On February 28th, Aurel Arndt, general manager of Lehigh County Authority, spoke before the House Subcommittee on Water Resources and Environment on behalf of the American Water Works Association (AWWA). Aurel is no stranger to the need to rejuvenate our water infrastructure; he has worked for the Lehigh County Authority since 1974. During his service, he has seen the decline in our community’s water infrastructure. Aurel highlighted the large, yet absolutely necessary, expense to restore the buried drinking water systems as well as the above-ground drinking water facilities, waste water, storm water, and other water-related infrastructure in his remarks to the subcommittee. The cost for such an overhaul is well over $1 trillion, but the ultimate cost for letting our water infrastructure deteriorate further and attempting expensive emergency repairs without a feasible solution will be much more costly.
AWWA recently released a report entitled, “Buried No Longer: Confronting America’s Water Infrastructure Challenge.” The report focused on the need to address the current water infrastructure nearing the end of its useful life. It succeeds AWWA’s report, “Dawn of the Replacement Era,” in which AWWA first noted hat the time had come for our water systems to be replaced before they completely fall apart. (This report and other AWWA material can be found on our website at www.renewlv.org/water.)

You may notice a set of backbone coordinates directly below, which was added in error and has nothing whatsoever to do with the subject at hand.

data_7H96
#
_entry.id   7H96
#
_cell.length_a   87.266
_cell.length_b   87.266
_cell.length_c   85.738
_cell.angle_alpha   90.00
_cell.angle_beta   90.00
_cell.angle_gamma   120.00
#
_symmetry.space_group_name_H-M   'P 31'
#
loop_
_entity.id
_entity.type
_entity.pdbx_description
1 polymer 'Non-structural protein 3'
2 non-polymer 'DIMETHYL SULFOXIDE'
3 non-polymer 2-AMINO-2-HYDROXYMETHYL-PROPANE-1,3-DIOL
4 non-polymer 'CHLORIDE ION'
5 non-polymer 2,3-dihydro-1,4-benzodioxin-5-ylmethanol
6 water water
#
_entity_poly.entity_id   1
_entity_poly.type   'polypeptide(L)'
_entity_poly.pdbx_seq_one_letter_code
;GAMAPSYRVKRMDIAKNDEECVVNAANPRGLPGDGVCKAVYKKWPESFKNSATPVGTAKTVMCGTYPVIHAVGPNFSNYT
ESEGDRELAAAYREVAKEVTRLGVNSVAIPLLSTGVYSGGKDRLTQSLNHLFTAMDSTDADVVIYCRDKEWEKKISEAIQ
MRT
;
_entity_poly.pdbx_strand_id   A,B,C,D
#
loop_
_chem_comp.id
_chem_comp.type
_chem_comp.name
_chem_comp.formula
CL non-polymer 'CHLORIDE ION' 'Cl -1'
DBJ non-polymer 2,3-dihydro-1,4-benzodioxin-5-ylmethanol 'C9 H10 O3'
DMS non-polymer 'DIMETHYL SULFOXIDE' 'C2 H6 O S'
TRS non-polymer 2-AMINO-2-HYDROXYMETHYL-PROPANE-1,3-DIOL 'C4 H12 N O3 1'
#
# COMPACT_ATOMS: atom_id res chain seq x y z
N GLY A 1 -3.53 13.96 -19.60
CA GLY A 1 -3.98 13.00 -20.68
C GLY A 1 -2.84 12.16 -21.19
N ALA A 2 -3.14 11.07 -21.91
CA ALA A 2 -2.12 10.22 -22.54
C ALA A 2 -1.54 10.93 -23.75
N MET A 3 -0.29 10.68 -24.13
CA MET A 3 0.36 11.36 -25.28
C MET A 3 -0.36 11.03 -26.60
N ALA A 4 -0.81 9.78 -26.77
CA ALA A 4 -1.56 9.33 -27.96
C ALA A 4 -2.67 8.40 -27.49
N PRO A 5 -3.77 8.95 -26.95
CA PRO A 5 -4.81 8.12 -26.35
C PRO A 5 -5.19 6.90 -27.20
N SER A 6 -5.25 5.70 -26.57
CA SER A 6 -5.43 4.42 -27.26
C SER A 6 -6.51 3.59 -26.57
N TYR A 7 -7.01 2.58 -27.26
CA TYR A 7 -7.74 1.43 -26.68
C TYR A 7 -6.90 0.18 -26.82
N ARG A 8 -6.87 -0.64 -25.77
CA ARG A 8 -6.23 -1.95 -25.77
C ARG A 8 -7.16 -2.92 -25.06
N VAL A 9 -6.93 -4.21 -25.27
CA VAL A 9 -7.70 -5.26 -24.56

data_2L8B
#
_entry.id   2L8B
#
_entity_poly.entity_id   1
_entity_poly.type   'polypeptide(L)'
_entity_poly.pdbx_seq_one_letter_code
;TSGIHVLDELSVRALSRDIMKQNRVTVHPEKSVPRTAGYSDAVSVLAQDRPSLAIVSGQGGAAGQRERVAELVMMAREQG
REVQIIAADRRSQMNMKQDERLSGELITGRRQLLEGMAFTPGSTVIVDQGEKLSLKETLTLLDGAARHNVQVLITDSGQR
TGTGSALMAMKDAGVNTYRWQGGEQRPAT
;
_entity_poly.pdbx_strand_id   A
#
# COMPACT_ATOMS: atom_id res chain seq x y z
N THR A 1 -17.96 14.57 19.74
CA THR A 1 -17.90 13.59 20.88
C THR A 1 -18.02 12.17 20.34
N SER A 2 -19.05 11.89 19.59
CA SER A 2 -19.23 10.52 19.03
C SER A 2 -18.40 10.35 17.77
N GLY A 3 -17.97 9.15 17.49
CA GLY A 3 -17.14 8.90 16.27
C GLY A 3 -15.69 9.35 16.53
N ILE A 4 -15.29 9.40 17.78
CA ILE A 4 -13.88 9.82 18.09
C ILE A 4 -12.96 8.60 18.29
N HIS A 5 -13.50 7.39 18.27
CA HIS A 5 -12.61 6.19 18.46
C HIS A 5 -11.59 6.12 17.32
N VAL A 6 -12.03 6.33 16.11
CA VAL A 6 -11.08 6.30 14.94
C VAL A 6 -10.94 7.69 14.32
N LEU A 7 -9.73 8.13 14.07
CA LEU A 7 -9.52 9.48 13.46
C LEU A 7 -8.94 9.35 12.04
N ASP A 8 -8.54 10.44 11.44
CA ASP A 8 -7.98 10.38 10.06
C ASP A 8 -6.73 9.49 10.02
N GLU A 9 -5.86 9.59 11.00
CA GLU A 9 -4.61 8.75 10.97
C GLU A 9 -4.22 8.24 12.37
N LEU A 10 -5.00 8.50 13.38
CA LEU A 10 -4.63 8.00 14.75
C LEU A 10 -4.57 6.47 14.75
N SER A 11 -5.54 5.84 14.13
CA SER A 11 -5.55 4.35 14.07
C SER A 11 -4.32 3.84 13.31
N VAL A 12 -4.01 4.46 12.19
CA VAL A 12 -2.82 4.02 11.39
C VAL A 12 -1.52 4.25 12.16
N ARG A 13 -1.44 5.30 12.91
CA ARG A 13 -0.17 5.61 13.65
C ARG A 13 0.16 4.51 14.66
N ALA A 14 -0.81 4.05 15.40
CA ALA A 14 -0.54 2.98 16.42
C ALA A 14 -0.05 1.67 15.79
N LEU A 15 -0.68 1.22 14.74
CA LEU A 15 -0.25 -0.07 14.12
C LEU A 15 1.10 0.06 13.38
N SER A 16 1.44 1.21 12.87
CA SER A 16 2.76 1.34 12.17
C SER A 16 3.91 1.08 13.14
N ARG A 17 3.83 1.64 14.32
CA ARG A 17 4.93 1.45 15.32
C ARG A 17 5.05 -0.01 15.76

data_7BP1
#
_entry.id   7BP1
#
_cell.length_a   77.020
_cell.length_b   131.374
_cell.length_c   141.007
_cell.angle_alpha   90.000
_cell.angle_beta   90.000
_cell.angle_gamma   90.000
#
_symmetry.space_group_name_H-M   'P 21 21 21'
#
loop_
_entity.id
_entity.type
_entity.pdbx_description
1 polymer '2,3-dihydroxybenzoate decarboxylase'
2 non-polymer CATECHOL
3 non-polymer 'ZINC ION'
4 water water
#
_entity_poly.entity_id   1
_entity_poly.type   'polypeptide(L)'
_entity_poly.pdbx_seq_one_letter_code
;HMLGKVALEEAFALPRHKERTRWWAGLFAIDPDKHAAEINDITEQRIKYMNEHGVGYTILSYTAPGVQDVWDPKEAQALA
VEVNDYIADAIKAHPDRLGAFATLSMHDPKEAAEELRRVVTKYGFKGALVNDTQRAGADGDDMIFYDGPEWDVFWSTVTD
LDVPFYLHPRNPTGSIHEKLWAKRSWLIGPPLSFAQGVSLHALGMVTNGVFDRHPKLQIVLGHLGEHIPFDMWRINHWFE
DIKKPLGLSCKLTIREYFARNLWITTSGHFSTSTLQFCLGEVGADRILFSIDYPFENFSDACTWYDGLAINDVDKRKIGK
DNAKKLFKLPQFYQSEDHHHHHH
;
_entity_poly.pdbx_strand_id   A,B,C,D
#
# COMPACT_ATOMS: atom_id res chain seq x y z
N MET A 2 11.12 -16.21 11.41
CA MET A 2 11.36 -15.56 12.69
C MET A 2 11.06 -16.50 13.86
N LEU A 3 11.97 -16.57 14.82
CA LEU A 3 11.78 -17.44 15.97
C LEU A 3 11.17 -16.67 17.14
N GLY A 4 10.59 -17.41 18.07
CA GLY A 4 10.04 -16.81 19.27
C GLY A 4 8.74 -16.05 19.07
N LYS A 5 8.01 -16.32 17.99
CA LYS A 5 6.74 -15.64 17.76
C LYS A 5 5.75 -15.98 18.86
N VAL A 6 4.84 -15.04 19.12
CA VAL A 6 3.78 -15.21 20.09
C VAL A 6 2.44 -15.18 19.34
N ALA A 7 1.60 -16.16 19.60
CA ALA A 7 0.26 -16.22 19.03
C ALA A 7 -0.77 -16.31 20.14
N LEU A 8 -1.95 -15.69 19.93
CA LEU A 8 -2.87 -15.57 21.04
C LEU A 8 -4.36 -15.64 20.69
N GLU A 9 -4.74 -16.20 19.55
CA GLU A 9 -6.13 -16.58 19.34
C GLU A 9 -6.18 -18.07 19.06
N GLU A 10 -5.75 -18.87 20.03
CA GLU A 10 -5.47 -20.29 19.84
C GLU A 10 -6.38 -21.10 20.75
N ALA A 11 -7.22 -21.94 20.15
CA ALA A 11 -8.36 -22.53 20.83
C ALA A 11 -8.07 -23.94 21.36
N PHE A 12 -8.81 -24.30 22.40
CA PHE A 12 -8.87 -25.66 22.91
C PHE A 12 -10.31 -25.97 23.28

In his remarks, Aurel and AWWA endorsed a new approach to funding the overhaul of our water infrastructure– the Water Infrastructure Finance and Innovation Act (WIFIA). The act is modeled after the highly successful Transportation Infrastructure and Innovation Act (TIFIA). WIFIA would lower the cost of infrastructure investment and alter the financing process so that communities would be able to afford the necessary replacements in their water systems. WIFIA would “assist communities in meeting the nation’s water infrastructure needs in a manner that would have minimal cost to the federal government while complementing existing financial mechanisms, maintaining the current federal role, leveraging private capital, and creating vital manufacturing and construction jobs.” The entire program would provide a feasible solution for communities to address the water infrastructure problem, while also providing a cleaner environment and greater quality of life for residents. (Read Aurel Arndt’s full statement.)
Renew Lehigh Valley has encouraged a regional and cooperative approach to the water infrastructure challenges facing the Lehigh Valley. The WIFIA legislation would provide a means for cost efficient solutions to be developed for the communities within the Lehigh Valley, while also fostering a mindset of sustainable growth and development. Water is vital to our existence. It’s time to bring the discussion about our water infrastructure challenges above-ground and address them as an entire Lehigh Valley.